Armored Core 2 Review

Nebojsa Radakovic
Armored Core 2 Info


  • N/A


  • N/A


  • Agetec


  • From Software

Release Date

  • 11/04/2009
  • Out Now


  • PC
  • PS2


You saved us, Giant Robot!

Now that the Playstation 2 has landed (kind of like the Mothership.

), Sony naysayers are having a field day commenting on the lack of

(dare I use the nerdy jargon) “killer apps.” Actually, I hadn’t really expected

there to be any amazing games at launch. Historically, there haven’t been more

than one, maybe two games that are downright exceptional at the launch of any

system. Admittedly, it seemed to me that Playstation 2 didn’t even have

the 1 or 2 exceptions. Crikey, was I wrong!

What would you call a game that has the fast-paced action of Sega’s Virtual-On,

the ground-defying aerial battles of the Gundam series and the geeky

yet complex customization akin to the Mechwarrior

games? A killer app?

Well frankly, it doesn’t matter what you’d call it, because it’s already got

a name: Armored Core 2. The sequel to the finest mech combat game ever

made for the original Playstation has boosted its way on to the most

sought after console system on the planet. And as it turns out, this application

is indeed a killer.

The story in Armored Core 2 has changed from the original.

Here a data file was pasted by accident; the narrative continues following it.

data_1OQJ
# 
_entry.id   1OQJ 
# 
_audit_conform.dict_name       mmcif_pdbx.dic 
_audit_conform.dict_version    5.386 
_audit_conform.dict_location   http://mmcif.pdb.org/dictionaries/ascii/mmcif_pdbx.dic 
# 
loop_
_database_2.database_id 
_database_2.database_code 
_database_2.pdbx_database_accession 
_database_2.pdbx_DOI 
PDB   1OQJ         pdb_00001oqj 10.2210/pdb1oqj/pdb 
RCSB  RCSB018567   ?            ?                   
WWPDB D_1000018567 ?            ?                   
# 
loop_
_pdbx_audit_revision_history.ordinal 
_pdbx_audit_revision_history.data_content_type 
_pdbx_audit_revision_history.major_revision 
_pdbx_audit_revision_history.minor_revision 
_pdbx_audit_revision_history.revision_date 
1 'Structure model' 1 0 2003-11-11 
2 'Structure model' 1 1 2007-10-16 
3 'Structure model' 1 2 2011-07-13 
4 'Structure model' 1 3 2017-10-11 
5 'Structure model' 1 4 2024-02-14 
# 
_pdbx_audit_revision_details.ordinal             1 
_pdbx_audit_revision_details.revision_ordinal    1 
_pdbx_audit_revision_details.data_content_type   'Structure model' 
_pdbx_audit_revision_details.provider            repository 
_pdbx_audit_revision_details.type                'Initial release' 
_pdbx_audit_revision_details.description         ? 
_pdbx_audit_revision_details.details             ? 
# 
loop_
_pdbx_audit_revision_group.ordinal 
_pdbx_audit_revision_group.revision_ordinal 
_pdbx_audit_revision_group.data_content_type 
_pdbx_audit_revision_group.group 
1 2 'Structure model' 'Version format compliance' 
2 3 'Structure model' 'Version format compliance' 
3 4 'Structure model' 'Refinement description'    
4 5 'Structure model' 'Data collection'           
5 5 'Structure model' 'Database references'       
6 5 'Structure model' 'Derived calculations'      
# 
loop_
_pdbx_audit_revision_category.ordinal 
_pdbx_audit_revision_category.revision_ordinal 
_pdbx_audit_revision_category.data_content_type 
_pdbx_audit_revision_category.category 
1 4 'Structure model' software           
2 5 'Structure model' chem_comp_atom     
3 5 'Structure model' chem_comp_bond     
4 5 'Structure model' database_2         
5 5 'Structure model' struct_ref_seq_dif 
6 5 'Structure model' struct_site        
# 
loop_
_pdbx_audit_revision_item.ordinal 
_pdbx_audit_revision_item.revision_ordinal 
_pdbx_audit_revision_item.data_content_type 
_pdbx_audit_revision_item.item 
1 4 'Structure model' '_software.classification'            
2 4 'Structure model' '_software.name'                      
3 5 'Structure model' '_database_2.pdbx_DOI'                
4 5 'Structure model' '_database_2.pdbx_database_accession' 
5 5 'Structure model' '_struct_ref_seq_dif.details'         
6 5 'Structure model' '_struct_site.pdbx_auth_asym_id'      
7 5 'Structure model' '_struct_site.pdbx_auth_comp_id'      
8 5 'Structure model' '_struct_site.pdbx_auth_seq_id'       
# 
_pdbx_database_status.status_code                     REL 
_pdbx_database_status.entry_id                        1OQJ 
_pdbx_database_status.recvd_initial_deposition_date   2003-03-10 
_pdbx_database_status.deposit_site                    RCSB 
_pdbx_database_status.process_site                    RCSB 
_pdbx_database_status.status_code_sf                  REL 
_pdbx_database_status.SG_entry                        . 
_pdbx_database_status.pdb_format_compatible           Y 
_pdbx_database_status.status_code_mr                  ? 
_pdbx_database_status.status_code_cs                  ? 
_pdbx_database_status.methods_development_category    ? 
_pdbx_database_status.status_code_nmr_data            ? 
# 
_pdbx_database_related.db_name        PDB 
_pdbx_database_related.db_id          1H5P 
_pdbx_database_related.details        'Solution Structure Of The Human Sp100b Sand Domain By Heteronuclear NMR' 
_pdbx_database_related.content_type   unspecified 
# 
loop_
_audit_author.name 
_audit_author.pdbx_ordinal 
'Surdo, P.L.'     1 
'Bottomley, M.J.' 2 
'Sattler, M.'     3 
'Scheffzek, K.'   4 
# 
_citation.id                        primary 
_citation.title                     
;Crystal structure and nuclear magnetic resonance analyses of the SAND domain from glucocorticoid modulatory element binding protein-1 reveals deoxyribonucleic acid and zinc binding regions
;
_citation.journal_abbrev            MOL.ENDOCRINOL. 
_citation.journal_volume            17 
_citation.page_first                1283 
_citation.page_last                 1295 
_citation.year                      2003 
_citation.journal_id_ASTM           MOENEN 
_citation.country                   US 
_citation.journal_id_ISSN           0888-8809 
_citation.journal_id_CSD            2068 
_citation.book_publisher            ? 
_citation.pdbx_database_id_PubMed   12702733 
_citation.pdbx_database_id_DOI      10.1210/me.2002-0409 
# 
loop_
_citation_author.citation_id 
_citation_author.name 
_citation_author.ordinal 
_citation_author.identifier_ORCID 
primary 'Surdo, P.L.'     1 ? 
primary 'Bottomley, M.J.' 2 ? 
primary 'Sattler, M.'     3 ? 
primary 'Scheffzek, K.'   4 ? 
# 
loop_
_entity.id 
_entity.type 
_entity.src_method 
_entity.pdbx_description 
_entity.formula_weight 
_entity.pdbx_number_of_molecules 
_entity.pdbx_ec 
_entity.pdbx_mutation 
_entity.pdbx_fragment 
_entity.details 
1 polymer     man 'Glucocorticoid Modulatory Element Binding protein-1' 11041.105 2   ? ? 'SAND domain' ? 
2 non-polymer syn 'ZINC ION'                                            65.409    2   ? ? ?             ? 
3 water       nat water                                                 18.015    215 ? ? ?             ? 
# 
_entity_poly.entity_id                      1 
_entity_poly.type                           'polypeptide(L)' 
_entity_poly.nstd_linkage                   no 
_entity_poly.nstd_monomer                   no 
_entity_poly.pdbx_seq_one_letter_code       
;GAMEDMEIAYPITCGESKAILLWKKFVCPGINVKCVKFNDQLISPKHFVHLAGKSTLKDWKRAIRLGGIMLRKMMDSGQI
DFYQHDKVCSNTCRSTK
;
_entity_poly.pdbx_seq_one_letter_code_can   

A war was waged that required the surviving inhabitants of the planet to seek

refuge underground, which is where all the battles from the previous Armored

games took place. Now, it’s decades later. The surface that was once

uninhabitable is beginning to blossom again. The corporations, noticing that

their underground resources were nearly spent, decide to form an alliance. Working

together, they’re able to begin repopulating the surface.

Yet one corporation sees the planet Mars as the new frontier for human civilization,

and promptly begins terra-forming it. Over the next few decades, many other

corporations stake their claim on Mars and follow suit. It doesn’t take long

for the fighting to begin again, and Mars is the new battlefield.

The fact that this story plays out several decades in the future becomes obvious

once you begin the arduous task of configuring your mech. Most of the really

useful parts have a sleek, rounded, futuristic flair about them. This lends

greatly to the continuity.

You want to know what looks stunning on the Playstation 2? I’ll tell

you. The mechs (or AC’s) in Armored Core 2. These steel giants

look irrefutably second-to-none. In the old Armored Core, I had to color

my AC to look metallic. Well, now no matter what you color your mech the pigments

all take on a metallic sheen, which is very nice. Also, the polygon count on

these metal behemoths is staggering. The various parts of the mech move independently

of one another. The result is simply amazing.

The gameplay graphics are just as smooth as the mechs. The light-sourcing is

spot-on, the particle effects are impressive and the framerate is pretty solid.

Anti-aliasing nazis will notice the occasional jaggie, but frankly, it’s not

a big deal at all. I just can’t speak enough about how good this game looks.


in previous Armored Core games, players are able to configure an original

AC using parts and paint options. Only this time, the customization has reached

staggering proportions. There are an estimated 10 billion (!) combinations possible,

including parts and color changes. The level of customization is mind-bending.

Holding true to Armored Core form, you can easily lose an hour or two

as you’re tediously trying to balance weight, adequate firepower, agility and